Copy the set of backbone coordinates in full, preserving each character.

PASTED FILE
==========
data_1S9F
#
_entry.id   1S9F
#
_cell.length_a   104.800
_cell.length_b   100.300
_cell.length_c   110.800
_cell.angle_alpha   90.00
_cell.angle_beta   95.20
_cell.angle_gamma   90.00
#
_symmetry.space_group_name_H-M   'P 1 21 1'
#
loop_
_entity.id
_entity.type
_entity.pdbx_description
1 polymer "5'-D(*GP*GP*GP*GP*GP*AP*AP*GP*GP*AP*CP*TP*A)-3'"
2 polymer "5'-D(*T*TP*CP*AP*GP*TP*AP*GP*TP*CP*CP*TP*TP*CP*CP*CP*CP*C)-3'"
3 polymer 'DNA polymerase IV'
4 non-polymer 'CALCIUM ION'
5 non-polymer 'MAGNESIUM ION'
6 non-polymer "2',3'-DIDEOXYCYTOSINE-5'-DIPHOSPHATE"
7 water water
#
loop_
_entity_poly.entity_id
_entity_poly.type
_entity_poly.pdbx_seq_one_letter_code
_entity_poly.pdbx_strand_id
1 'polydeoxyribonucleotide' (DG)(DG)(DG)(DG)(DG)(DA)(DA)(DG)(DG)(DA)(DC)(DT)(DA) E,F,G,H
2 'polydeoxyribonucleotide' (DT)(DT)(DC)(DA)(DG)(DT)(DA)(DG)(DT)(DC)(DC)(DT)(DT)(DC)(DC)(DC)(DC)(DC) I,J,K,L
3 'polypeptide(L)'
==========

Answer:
data_1S9F
#
_entry.id   1S9F
#
_cell.length_a   104.800
_cell.length_b   100.300
_cell.length_c   110.800
_cell.angle_alpha   90.00
_cell.angle_beta   95.20
_cell.angle_gamma   90.00
#
_symmetry.space_group_name_H-M   'P 1 21 1'
#
loop_
_entity.id
_entity.type
_entity.pdbx_description
1 polymer "5'-D(*GP*GP*GP*GP*GP*AP*AP*GP*GP*AP*CP*TP*A)-3'"
2 polymer "5'-D(*T*TP*CP*AP*GP*TP*AP*GP*TP*CP*CP*TP*TP*CP*CP*CP*CP*C)-3'"
3 polymer 'DNA polymerase IV'
4 non-polymer 'CALCIUM ION'
5 non-polymer 'MAGNESIUM ION'
6 non-polymer "2',3'-DIDEOXYCYTOSINE-5'-DIPHOSPHATE"
7 water water
#
loop_
_entity_poly.entity_id
_entity_poly.type
_entity_poly.pdbx_seq_one_letter_code
_entity_poly.pdbx_strand_id
1 'polydeoxyribonucleotide' (DG)(DG)(DG)(DG)(DG)(DA)(DA)(DG)(DG)(DA)(DC)(DT)(DA) E,F,G,H
2 'polydeoxyribonucleotide' (DT)(DT)(DC)(DA)(DG)(DT)(DA)(DG)(DT)(DC)(DC)(DT)(DT)(DC)(DC)(DC)(DC)(DC) I,J,K,L
3 'polypeptide(L)'